History courtesy of Kevin Comer – from his book Louisville & Nashville Railroad in South Central Kentucky.
In the 1870s, surveyors from the Cumberland & Ohio (C&O) Railroad Company planned a line from Gallatin, Tennessee, to Scottsville, Kentucky. That company fell apart before completion of the survey. The 35-mile line was completed In the 1880s to Scottsville as the Cincinnati, Green River & Nashville Railroad and connected at Hartsville Junction with the ll-mile Middle & East Tennessee Central Railway to Hartsville. The M&SETC had aspired to reach Knoxville, Tennessee, but never got past Hartsville.
The Gallatin to Scottsville line and the line to Hartsville combined to become the Chesapeake & Nashville Railway in 1898. The traces of the wye at Hartsville Junction are still visible today although the rails are gone. The C&N had intended to build north from Gallatin and Nashville to connect with the Cincinnati Southern Railroad at Danville, Kentucky. Parts of the line north of Scottsville were graded, but never completed.
The town of Westmoreland, Tennessee, was actually laid out by the railroad. Near Westmoreland is a tunnel said to be the shortest in the United States and possibly the world. It measures Just 46.5 feet in length. Reportedly, this tunnel came about because the railroad had to make a deep cut in this section, and it would separate the property of George Washington “Wash” Minnick into two pieces. His cattle would not be able to move from one side of his pasture to the other. It is said that the railroad constructed the tunnel to satisfy his needs. Money was allocated in 2004 and used to clear out debris and make the closed tunnel a tourist attraction, but that has not completely materialized. Westmoreland takes pride In having the world’s shortest tunnel. A second tunnel south of Westmoreland was called the “big tunnel”.
In addition to the tunnels, the line had many trestles, including a huge structure just south of Scottsville spanning a wide valley, two creeks, and U.S. Highway 31 East. The Louisville & Nashville Railroad purchased the line in July 1906 since it connected with their main line at Gallatin. Many such lines were purchased by the L&N to keep competitors from operating in their territory. With the acquisition, the L&N also received Locomotives No. 2, 3, 4, and 5; renumbering them as L&N 140, 458, 2185, and 62. No. 3 was a Mogul, and the others were 4-4-0s.
An L&N timetable from 1907 shows that train 9 left Hartsville at 5:30 a.m., arriving in Gallatin at 6:30 a.m. As soon as Train 9 reached Gallatin, Train 11 would leave Scottsville, stopping at Petroleum at 6:48, Adolphus at 6:59, Turners Station at 7:08, Westmoreland at 7:18, Bransford at 7.32, Bethpage at 7:43, Roganna at 7:52, and finally reaching Gallatin at 8:30 a.m. Afternoon Train 10 would leave Gallatin at 4:30 p.m. and make the same stops northbound, reaching Scottsville at 6:30 p.m. The equipment would remain In Scottsville overnight and began the next morning as Train 11. Train 9, which had reached Gallatin at 6:30 a.m., would run back to Hartsvllle as Train 12 at 6:30 p.m., leaving as soon as Train 10 reached Scottsville. Train 12 would arrive at Hartsville at 7:30 pm. and tie down for the evening, then leave Hartsville the next morning as Train 9.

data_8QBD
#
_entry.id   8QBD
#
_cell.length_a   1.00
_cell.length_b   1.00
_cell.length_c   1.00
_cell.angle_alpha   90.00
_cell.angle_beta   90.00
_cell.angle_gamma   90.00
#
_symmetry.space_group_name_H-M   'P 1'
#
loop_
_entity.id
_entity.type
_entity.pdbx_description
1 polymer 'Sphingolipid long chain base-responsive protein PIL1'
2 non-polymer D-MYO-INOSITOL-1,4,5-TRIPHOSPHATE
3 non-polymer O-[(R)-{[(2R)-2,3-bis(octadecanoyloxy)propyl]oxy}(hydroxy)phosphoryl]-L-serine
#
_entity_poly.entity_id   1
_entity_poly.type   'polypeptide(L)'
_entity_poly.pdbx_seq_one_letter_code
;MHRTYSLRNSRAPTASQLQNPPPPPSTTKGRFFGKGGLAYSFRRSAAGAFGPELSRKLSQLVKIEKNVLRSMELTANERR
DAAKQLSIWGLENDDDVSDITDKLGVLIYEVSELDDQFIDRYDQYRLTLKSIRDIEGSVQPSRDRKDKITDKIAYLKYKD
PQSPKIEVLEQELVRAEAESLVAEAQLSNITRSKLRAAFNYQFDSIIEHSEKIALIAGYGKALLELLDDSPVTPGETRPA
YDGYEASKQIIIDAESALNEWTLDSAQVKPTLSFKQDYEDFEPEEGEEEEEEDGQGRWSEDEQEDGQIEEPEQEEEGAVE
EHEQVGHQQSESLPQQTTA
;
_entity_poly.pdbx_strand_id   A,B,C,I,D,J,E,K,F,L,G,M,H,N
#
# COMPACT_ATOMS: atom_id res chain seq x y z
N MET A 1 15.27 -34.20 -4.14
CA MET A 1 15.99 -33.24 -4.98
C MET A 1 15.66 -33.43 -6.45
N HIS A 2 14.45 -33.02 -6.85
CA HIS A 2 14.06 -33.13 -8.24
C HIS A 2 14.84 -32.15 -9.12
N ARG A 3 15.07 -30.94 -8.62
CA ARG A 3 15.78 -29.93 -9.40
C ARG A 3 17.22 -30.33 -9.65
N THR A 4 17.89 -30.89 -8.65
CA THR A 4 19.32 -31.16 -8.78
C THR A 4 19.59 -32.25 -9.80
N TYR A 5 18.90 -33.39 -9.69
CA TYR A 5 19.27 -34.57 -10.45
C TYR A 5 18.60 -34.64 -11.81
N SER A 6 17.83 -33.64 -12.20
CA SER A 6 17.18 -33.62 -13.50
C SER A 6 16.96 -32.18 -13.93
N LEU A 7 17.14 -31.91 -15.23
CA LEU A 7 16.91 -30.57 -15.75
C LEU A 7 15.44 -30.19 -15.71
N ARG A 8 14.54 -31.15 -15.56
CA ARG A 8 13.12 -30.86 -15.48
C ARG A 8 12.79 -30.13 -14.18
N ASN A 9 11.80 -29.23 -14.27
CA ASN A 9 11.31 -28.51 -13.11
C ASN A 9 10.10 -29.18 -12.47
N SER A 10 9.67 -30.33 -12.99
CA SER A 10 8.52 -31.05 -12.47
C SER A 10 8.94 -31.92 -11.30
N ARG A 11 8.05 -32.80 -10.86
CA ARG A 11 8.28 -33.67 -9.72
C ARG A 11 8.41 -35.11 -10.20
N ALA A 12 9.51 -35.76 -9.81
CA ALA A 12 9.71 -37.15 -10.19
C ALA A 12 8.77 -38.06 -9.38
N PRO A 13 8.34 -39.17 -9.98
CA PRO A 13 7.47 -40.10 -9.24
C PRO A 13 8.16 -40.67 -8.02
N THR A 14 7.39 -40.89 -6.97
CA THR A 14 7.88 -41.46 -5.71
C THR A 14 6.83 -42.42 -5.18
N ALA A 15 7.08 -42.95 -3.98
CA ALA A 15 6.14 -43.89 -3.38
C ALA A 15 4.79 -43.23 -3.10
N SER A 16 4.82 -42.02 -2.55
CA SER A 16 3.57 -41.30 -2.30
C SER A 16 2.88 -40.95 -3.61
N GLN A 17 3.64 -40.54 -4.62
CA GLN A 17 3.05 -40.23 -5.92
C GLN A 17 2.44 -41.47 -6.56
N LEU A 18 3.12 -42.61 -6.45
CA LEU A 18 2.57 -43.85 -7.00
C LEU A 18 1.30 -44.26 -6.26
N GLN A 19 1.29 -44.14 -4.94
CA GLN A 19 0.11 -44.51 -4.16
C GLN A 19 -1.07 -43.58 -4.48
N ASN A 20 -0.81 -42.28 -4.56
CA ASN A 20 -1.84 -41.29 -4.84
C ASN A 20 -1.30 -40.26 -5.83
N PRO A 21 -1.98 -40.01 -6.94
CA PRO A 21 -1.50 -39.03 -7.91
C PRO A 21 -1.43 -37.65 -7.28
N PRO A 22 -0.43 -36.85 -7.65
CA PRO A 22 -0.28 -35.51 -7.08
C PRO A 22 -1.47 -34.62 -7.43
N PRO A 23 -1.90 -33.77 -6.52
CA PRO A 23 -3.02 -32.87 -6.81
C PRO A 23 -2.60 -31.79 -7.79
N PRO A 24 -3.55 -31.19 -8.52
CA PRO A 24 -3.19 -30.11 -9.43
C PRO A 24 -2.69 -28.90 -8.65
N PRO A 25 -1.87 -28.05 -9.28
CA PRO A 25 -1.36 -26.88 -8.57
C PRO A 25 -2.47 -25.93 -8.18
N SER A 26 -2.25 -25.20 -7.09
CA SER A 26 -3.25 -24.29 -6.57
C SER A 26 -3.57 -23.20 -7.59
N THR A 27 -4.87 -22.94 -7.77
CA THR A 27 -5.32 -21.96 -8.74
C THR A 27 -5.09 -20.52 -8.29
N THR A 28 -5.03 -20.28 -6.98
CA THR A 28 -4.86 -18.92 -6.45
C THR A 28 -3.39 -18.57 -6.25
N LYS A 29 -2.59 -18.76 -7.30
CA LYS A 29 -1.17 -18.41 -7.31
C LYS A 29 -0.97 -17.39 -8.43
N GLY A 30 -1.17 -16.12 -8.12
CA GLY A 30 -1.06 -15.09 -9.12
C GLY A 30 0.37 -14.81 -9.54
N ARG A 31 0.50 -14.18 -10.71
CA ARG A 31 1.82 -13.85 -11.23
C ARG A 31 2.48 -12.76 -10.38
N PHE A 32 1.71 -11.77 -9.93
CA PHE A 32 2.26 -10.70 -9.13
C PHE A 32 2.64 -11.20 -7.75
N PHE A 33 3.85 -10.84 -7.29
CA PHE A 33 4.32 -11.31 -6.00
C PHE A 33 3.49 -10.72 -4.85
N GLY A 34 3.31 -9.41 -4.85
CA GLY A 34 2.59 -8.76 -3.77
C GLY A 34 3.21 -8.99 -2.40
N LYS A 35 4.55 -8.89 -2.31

An article in the Scottsville Times-Messenger in 1907 noted that “the town has been free from the sale of intoxicating liquors for the past forty year’s”. However, in reality, the daily train from Tennessee had many jugs, barrels, and bottles addressed to unfamiliar names in Scottsville, usually claimed by local residents.
In the line’s best times, eight trains per day traveled the line carrying passengers, strawberries, tobacco, fertilizer, cloth goods, sand, lumber, livestock, timber, oil, and general freight and mail. Oil was a big part of the line’s commerce, since there were large oil fiends in the area.
The 170-room Epperson Springs Hotel near Westmoreland became famous for the implied medicinal value of the sulfur water in a nearby spring. Travelers would come to Westmoreland by train and be transported to the hotel. The hotel was destroyed by fire in the 1920s and never rebuilt, eliminating most passenger service.
There were reports that the L&N might convert the line into an electric trolley line at one point, but that never materialized. With the small tunnel and many trestles, the L&N eventually used a 70-ton switch engine, usually No. 98 or 99, which was assigned to Gallatin to handle the infrequent trains on the line. No. 98 was eventually sold to Tropicana for switching refrigerated cars of orange juice, and now resides at the Tennessee Central Railway Museum in Nashville.
Near the end, the line saw a couple of trains out of Gallatin a week at best. The maintenance cost of the line with all the trestles eventually outweighed the revenue, and the L&N abandoned it on December 10, 1976. Not long after, the rails were pulled up, and the large trestle near Scottsville eventually came down. All that is left today are the large concrete piers that supported the bridge over US 31 East near Scottsville. Depots remain at Scottsville and Hartsville, and traces of the right-of-way are very visible in several areas.
In tracing the former line, one might find whistle posts, a few stray rails, crossing signs, culverts, bridge piers, and even an intact bridge or two. With no railroad serving the area, and very few reminders, the one-time importance of rail service to Scottsville and Hartsville is easily forgotten.
Kevin’s Comer book may be found at Arcadia Publishing: Louisville & Nashville Railroad in South Central Kentucky